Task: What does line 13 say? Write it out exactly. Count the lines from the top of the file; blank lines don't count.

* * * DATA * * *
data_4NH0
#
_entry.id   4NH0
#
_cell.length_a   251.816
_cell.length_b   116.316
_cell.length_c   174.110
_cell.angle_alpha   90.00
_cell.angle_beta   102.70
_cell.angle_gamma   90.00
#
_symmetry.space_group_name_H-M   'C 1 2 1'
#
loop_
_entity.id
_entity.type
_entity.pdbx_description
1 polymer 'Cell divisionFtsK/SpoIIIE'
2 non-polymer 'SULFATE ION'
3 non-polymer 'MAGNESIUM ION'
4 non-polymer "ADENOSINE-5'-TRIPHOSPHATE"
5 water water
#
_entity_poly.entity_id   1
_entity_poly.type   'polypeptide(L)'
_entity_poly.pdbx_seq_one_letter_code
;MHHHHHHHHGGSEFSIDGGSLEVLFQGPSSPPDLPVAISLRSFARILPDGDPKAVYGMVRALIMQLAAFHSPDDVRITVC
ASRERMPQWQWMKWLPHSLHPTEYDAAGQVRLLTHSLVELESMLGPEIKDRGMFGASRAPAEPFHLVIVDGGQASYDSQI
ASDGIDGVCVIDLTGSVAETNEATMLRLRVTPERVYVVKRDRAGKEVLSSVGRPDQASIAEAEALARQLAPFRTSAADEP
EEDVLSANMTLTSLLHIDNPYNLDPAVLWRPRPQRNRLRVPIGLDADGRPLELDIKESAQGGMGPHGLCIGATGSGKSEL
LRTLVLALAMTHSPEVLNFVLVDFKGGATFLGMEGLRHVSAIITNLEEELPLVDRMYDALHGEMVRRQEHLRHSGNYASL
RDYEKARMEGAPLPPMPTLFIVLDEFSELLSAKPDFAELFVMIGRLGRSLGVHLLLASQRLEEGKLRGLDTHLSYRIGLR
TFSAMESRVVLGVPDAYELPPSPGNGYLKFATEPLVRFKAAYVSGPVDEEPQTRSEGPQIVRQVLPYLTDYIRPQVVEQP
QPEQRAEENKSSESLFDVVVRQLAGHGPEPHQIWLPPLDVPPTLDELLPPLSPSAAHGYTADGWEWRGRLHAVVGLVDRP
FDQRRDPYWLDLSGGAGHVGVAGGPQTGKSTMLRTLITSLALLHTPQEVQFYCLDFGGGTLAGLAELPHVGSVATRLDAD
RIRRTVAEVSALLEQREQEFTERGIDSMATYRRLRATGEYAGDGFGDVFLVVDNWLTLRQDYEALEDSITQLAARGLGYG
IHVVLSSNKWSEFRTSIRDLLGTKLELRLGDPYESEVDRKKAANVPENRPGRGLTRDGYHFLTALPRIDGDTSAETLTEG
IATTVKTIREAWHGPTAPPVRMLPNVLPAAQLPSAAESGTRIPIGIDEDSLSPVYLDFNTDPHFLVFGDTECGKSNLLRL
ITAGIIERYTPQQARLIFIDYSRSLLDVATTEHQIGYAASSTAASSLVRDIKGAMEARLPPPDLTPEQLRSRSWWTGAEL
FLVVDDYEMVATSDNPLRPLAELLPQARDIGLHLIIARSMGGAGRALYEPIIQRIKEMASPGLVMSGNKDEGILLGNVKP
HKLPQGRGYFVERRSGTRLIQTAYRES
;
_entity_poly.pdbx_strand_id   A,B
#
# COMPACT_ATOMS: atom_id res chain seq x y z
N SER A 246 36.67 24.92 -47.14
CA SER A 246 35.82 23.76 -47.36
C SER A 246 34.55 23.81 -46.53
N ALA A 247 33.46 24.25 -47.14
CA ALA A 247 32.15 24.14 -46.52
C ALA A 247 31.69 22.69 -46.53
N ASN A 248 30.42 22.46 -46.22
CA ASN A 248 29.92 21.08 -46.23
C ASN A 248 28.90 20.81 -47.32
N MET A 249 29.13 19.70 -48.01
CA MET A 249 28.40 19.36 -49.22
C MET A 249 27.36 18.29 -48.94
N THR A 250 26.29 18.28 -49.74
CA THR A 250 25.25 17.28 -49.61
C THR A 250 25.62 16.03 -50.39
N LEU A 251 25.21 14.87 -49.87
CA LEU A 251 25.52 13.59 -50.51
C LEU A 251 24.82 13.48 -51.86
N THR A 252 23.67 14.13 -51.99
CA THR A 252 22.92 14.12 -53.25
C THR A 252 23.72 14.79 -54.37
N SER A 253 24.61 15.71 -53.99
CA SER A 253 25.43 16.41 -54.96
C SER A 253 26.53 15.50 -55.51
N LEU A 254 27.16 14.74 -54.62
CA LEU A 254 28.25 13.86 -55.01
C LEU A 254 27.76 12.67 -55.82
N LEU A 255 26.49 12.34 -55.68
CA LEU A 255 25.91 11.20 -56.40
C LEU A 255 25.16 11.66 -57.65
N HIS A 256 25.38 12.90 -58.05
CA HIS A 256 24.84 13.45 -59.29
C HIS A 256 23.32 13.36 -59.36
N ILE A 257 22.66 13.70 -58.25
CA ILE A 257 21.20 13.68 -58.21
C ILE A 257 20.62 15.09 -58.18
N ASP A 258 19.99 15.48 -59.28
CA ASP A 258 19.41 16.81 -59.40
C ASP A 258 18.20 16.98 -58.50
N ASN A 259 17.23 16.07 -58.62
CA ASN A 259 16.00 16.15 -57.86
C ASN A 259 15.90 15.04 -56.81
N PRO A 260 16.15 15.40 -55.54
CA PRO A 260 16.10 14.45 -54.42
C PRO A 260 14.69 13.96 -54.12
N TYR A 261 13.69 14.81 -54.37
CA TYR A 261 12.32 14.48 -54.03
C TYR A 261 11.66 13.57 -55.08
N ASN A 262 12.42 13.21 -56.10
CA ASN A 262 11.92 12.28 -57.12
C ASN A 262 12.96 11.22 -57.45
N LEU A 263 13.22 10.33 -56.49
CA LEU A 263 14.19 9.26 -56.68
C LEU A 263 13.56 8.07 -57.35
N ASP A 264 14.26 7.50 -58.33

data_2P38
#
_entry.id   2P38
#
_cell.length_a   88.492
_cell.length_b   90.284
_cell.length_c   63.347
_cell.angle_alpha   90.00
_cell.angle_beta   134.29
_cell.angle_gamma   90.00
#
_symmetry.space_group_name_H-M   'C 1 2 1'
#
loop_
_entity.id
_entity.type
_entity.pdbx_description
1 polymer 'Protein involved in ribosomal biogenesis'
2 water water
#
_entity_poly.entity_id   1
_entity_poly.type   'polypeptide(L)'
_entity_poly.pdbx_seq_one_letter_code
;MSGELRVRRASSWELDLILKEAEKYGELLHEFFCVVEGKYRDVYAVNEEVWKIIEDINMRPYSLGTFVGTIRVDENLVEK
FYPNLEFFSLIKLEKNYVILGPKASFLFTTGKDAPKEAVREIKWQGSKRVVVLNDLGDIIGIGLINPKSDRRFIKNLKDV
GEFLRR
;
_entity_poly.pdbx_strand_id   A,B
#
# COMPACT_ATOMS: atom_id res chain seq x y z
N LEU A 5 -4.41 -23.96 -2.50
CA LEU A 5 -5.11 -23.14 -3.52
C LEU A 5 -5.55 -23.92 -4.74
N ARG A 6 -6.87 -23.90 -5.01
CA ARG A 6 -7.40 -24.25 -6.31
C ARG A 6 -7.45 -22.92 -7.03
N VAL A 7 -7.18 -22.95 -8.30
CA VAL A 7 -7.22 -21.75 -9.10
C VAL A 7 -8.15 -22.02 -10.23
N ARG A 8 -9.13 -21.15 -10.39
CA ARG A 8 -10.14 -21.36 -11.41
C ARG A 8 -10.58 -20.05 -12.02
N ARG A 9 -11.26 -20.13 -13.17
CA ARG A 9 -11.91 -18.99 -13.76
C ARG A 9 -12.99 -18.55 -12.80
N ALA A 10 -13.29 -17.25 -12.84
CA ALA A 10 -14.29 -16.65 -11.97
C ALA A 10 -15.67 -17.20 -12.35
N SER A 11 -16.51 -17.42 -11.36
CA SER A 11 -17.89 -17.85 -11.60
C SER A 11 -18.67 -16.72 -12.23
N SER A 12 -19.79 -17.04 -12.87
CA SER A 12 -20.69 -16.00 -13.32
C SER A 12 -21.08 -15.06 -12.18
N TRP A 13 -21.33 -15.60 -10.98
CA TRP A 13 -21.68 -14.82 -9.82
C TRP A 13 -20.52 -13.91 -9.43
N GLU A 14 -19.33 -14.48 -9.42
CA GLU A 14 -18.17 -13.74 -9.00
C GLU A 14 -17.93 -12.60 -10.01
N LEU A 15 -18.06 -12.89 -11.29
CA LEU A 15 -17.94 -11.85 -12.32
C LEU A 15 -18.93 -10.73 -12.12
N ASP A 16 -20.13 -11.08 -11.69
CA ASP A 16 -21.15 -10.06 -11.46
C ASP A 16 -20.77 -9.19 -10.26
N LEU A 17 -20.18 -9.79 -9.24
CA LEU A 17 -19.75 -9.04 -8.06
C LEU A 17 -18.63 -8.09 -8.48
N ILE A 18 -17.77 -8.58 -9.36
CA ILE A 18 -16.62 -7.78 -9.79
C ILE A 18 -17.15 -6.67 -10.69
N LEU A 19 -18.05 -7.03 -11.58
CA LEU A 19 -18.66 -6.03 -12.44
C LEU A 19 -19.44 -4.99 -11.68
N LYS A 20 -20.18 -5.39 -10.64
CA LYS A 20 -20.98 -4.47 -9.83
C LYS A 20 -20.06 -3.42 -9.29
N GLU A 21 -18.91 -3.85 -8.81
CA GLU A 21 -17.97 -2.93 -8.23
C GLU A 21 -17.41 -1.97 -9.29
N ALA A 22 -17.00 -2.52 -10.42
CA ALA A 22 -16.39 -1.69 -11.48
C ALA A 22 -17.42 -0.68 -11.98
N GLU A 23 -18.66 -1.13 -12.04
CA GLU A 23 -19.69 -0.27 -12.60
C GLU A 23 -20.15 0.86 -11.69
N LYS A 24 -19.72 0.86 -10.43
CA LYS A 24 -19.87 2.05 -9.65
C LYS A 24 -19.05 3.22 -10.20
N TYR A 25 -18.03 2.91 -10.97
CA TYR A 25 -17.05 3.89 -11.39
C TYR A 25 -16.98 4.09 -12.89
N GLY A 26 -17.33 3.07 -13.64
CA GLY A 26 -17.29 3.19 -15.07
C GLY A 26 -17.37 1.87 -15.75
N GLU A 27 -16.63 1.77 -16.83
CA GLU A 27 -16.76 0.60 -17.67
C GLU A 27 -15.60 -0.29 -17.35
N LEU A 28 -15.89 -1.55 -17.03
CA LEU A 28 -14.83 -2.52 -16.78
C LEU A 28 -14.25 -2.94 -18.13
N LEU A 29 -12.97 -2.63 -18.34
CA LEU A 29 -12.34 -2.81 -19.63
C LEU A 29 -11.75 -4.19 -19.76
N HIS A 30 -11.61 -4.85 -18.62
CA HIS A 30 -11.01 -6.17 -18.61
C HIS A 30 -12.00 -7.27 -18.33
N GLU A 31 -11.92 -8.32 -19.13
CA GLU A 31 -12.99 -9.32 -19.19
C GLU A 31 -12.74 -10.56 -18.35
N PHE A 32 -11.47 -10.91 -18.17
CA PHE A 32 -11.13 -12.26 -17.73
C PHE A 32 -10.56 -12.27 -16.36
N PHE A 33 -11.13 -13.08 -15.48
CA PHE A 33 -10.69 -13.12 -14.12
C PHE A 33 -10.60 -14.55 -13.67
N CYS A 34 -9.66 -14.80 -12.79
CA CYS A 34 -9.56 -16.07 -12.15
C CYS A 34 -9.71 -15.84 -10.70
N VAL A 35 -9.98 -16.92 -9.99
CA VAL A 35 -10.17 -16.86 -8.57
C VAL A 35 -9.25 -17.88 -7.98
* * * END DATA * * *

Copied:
#